Title: The Beginning of After
Author: Jennifer Castle
Publication Date: 9.6.2011
Summary (from Goodreads):
Sixteen-year-old Laurel's world changes instantly when her parents and brother are killed in a terrible car accident. Behind the wheel is the father of her bad-boy neighbor, David Kaufman, whose mother is also killed. In the aftermath of the tragedy, Laurel navigates a new reality in which she and her best friend grow apart, boys may or may not be approaching her out of pity, overpowering memories lurk everywhere, and Mr. Kaufman is comatose but still very much alive. Through it all, there is David, who swoops in and out of Laurel's life and to whom she finds herself attracted against her better judgment. She will forever be connected to him by their mutual loss, a connection that will change them both in unexpected ways.
I will begin by saying I typically need a good romance for me to enjoy a novel, and while The Beginning of After does have a thin ribbon of a love story, the real story is of Laurel. It’s watching a girl be smashed apart and then pieced back together. Jennifer Castle’s debut novel is thought-provoking and moving, and it’s impossible not to fall for Laurel.
Laurel is quite the average teenager (stressing about SATs and boys) until the night her father, mother, and brother are all killed in a horrific accident. In the weeks that follow, she keeps pushing her emotions deeper and deeper under until they surface at the most inconvenient of times and she breaks. Then begins the painstakingly grueling process of letting herself heal and figuring out how to live in a world that makes absolutely no sense.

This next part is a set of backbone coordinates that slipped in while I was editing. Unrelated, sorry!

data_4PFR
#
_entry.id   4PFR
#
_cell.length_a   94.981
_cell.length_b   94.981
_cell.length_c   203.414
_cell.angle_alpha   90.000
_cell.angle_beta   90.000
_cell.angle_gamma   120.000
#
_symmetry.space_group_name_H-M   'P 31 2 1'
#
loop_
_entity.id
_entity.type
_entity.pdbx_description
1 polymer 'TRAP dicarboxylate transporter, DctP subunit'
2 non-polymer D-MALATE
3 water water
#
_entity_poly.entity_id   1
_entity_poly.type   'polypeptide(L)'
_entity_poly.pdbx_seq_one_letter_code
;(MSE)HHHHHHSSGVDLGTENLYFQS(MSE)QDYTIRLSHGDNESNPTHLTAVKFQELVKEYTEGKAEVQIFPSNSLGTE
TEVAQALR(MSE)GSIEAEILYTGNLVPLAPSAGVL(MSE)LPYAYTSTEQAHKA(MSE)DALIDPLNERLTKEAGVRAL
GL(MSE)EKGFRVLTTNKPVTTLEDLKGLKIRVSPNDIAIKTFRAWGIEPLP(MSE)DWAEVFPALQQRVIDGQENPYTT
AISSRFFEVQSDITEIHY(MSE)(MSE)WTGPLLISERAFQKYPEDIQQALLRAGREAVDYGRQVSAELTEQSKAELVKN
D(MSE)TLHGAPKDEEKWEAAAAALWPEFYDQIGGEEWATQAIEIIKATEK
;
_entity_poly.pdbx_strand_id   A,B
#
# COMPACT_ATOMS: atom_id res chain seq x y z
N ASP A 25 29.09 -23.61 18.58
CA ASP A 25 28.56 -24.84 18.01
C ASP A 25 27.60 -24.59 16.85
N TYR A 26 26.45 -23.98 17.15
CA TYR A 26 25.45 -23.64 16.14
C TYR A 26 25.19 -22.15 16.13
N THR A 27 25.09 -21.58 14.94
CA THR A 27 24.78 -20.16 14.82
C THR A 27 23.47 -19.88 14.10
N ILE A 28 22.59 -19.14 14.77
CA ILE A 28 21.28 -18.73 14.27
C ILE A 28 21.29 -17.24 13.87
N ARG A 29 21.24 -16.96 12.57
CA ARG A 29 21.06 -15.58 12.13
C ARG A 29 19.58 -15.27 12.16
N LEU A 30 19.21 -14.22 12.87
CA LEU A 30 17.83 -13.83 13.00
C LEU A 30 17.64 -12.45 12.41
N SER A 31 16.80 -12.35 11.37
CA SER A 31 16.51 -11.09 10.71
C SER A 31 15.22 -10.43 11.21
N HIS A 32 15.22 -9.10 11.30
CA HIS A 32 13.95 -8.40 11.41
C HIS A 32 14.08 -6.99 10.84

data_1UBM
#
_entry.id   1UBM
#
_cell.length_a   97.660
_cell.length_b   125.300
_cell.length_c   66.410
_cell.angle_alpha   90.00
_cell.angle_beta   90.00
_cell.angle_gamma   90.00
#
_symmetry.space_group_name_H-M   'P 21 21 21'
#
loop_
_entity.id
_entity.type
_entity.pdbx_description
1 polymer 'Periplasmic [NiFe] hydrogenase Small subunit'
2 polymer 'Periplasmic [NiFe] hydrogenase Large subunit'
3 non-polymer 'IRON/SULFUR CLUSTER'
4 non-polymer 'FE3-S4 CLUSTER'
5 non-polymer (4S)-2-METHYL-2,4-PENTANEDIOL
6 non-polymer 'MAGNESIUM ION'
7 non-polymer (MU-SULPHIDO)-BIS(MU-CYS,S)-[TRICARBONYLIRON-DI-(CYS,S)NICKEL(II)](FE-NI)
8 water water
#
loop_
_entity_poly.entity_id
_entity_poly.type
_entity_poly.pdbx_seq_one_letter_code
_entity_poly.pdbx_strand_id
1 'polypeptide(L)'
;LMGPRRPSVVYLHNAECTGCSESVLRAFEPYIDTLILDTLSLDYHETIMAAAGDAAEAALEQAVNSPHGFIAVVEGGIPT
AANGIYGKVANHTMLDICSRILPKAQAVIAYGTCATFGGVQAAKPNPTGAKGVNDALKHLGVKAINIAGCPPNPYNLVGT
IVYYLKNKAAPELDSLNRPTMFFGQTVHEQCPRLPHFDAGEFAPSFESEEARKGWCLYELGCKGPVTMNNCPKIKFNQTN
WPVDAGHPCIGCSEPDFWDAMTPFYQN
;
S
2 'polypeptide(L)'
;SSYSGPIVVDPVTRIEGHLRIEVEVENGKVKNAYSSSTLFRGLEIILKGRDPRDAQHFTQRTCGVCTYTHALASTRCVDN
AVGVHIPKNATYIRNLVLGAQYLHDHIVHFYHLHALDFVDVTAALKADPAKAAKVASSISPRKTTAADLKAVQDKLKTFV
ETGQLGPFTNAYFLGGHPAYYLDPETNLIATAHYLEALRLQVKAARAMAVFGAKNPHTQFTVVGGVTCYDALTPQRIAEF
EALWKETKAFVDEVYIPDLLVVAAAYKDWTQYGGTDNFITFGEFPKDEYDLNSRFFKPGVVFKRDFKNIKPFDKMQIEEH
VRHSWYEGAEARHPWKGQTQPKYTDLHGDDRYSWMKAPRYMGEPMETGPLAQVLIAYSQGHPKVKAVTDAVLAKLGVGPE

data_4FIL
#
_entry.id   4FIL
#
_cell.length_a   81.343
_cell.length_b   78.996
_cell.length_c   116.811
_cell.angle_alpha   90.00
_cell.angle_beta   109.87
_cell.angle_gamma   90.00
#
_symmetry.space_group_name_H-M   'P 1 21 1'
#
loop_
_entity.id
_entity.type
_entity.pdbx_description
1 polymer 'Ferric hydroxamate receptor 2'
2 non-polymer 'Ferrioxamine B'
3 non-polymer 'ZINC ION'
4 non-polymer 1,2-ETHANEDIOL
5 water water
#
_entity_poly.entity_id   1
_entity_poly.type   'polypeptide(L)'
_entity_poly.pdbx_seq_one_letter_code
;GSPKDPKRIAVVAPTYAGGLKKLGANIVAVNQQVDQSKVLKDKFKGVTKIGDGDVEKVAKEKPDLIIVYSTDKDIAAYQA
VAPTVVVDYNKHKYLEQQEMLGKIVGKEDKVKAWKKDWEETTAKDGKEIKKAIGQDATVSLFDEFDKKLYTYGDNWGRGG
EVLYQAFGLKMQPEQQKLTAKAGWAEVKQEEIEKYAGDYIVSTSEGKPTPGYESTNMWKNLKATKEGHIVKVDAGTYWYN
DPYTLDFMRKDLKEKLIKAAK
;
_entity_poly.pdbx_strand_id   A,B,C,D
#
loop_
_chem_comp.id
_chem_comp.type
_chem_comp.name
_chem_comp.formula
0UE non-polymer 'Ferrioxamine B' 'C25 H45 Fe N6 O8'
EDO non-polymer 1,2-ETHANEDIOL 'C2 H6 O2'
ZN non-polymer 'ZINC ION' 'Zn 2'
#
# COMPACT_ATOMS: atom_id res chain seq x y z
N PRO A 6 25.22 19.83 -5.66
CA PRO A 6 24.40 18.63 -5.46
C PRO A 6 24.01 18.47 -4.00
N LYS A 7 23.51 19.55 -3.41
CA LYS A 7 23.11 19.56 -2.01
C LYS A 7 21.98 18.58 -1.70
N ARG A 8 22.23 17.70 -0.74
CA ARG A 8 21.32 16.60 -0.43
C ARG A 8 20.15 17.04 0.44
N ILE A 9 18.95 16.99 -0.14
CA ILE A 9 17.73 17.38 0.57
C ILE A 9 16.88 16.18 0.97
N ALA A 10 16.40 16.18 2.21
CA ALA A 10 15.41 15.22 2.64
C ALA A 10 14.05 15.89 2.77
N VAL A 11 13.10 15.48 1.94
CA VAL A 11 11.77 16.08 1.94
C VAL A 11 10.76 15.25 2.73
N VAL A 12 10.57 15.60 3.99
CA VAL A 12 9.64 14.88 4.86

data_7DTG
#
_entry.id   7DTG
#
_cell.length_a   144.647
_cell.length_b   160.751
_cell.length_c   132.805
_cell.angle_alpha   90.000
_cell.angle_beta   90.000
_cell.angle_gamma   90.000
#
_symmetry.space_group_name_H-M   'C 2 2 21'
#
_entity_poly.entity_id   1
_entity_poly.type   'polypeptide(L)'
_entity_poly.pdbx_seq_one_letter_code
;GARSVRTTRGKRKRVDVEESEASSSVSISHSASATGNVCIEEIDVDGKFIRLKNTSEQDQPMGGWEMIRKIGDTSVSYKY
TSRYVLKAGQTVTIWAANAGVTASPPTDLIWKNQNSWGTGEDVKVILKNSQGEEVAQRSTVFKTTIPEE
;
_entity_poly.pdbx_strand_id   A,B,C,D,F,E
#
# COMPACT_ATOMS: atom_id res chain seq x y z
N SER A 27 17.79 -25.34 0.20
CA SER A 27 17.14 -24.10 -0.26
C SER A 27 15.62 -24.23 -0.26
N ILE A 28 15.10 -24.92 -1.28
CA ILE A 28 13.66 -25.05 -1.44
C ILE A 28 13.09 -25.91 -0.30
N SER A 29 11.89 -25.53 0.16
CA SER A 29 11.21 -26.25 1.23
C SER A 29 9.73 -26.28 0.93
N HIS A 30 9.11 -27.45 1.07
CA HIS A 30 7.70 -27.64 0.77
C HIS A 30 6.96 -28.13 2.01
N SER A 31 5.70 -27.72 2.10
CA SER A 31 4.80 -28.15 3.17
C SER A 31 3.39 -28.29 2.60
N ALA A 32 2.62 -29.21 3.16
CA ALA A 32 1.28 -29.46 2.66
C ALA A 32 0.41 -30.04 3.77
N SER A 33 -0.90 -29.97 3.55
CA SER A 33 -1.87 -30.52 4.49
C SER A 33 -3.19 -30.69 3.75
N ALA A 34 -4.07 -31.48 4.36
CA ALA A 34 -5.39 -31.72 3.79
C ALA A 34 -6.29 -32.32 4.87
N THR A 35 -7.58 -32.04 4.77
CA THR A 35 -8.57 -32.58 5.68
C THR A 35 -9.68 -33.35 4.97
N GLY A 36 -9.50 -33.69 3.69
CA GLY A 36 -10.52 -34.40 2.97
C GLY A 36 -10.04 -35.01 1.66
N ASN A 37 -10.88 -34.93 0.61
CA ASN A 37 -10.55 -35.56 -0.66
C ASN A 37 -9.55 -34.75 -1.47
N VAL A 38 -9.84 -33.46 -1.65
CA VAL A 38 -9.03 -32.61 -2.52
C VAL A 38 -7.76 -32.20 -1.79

The journey that Laurel embarks on is both heart wrenching and hope inspiring. There is a simple elegance to this story that rings true with everyone because this is something that happens in everyday life. The threat of a vampire attack is fairly non-existent in everyday life. The idea that your entire family could be torn from you in a single, horrific moment? That is a jarring reality that this novel forces you to confront and accept.
The Beginning of After is a book I had to digest slowly and in increments. Castle does such a realistic job of putting you in the moment with Laurel, that it becomes easy to share the burden of her pain on an emotional level. I found I needed to walk away from the book several times (often stopping in each room of my house to check on family members and reassure myself of their location) so that I could breathe. By the conclusion of the book, I saw Laurel’s hope shining like a beacon on the horizon.
**Thank you HarperTeen for providing me with an advanced copy of this novel**